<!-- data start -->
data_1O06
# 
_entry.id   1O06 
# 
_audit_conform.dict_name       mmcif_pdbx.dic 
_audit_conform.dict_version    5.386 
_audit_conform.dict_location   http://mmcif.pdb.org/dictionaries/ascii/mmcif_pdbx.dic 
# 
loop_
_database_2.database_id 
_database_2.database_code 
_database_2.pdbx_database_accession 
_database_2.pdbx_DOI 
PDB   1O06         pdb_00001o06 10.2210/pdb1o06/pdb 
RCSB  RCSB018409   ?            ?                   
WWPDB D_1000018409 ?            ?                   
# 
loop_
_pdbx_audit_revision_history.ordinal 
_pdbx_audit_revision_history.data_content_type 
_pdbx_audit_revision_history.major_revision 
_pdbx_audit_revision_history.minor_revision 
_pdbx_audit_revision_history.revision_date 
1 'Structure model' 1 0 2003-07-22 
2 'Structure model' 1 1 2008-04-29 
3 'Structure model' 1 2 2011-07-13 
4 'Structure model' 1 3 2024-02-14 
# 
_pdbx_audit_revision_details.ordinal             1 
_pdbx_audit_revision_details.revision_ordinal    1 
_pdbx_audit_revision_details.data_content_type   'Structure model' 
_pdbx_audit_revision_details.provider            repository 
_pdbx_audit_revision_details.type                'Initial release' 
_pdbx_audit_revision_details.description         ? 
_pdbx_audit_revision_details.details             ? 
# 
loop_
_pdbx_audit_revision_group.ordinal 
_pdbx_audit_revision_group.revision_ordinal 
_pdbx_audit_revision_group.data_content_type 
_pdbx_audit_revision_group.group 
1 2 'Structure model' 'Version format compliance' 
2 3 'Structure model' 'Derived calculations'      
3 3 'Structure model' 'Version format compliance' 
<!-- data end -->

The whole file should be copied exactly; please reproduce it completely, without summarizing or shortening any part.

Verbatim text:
data_1O06
# 
_entry.id   1O06 
# 
_audit_conform.dict_name       mmcif_pdbx.dic 
_audit_conform.dict_version    5.386 
_audit_conform.dict_location   http://mmcif.pdb.org/dictionaries/ascii/mmcif_pdbx.dic 
# 
loop_
_database_2.database_id 
_database_2.database_code 
_database_2.pdbx_database_accession 
_database_2.pdbx_DOI 
PDB   1O06         pdb_00001o06 10.2210/pdb1o06/pdb 
RCSB  RCSB018409   ?            ?                   
WWPDB D_1000018409 ?            ?                   
# 
loop_
_pdbx_audit_revision_history.ordinal 
_pdbx_audit_revision_history.data_content_type 
_pdbx_audit_revision_history.major_revision 
_pdbx_audit_revision_history.minor_revision 
_pdbx_audit_revision_history.revision_date 
1 'Structure model' 1 0 2003-07-22 
2 'Structure model' 1 1 2008-04-29 
3 'Structure model' 1 2 2011-07-13 
4 'Structure model' 1 3 2024-02-14 
# 
_pdbx_audit_revision_details.ordinal             1 
_pdbx_audit_revision_details.revision_ordinal    1 
_pdbx_audit_revision_details.data_content_type   'Structure model' 
_pdbx_audit_revision_details.provider            repository 
_pdbx_audit_revision_details.type                'Initial release' 
_pdbx_audit_revision_details.description         ? 
_pdbx_audit_revision_details.details             ? 
# 
loop_
_pdbx_audit_revision_group.ordinal 
_pdbx_audit_revision_group.revision_ordinal 
_pdbx_audit_revision_group.data_content_type 
_pdbx_audit_revision_group.group 
1 2 'Structure model' 'Version format compliance' 
2 3 'Structure model' 'Derived calculations'      
3 3 'Structure model' 'Version format compliance' 